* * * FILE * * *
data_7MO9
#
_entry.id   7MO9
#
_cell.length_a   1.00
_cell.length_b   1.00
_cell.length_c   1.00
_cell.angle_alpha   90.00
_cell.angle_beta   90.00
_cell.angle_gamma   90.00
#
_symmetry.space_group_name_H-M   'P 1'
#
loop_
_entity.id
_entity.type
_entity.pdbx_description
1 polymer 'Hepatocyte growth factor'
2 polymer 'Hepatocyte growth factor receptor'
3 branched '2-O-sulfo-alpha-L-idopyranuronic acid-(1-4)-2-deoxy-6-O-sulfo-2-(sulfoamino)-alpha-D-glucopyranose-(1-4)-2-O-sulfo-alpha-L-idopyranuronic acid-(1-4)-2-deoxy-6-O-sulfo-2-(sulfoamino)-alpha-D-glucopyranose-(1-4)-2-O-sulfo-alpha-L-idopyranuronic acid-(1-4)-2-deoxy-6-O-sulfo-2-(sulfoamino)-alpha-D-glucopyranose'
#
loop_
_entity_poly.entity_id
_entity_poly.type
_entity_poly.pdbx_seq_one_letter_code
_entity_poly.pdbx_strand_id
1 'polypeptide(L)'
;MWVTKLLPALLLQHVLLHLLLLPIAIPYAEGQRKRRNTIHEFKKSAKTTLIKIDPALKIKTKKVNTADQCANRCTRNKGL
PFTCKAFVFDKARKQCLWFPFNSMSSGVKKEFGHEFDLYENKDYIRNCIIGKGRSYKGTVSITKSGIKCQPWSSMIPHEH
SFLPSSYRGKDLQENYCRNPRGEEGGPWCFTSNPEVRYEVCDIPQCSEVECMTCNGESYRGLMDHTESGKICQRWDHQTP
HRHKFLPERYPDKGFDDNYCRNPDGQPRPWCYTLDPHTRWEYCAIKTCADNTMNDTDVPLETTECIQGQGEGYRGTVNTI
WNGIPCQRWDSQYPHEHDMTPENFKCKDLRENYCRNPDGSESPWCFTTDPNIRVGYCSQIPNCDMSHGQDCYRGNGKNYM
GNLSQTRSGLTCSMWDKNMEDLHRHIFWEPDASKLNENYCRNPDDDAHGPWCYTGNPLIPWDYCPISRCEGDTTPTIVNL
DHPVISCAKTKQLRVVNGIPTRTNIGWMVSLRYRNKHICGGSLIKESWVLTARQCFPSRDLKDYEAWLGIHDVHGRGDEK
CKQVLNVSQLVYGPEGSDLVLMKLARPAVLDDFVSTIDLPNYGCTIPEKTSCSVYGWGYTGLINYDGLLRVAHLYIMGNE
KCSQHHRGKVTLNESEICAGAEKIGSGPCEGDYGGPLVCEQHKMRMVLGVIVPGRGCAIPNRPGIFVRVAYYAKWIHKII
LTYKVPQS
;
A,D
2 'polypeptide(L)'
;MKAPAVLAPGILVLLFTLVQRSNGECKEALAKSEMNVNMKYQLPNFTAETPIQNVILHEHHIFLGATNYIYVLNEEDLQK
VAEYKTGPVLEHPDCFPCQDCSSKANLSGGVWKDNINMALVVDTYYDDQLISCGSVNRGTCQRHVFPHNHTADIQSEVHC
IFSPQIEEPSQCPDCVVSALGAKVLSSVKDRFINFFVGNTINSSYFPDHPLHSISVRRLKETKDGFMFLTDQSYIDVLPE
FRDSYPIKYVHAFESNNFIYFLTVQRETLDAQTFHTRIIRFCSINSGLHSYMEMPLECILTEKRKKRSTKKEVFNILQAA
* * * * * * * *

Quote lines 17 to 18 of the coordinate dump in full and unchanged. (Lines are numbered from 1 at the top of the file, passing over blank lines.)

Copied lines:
_entity.pdbx_description
1 polymer 'Hepatocyte growth factor'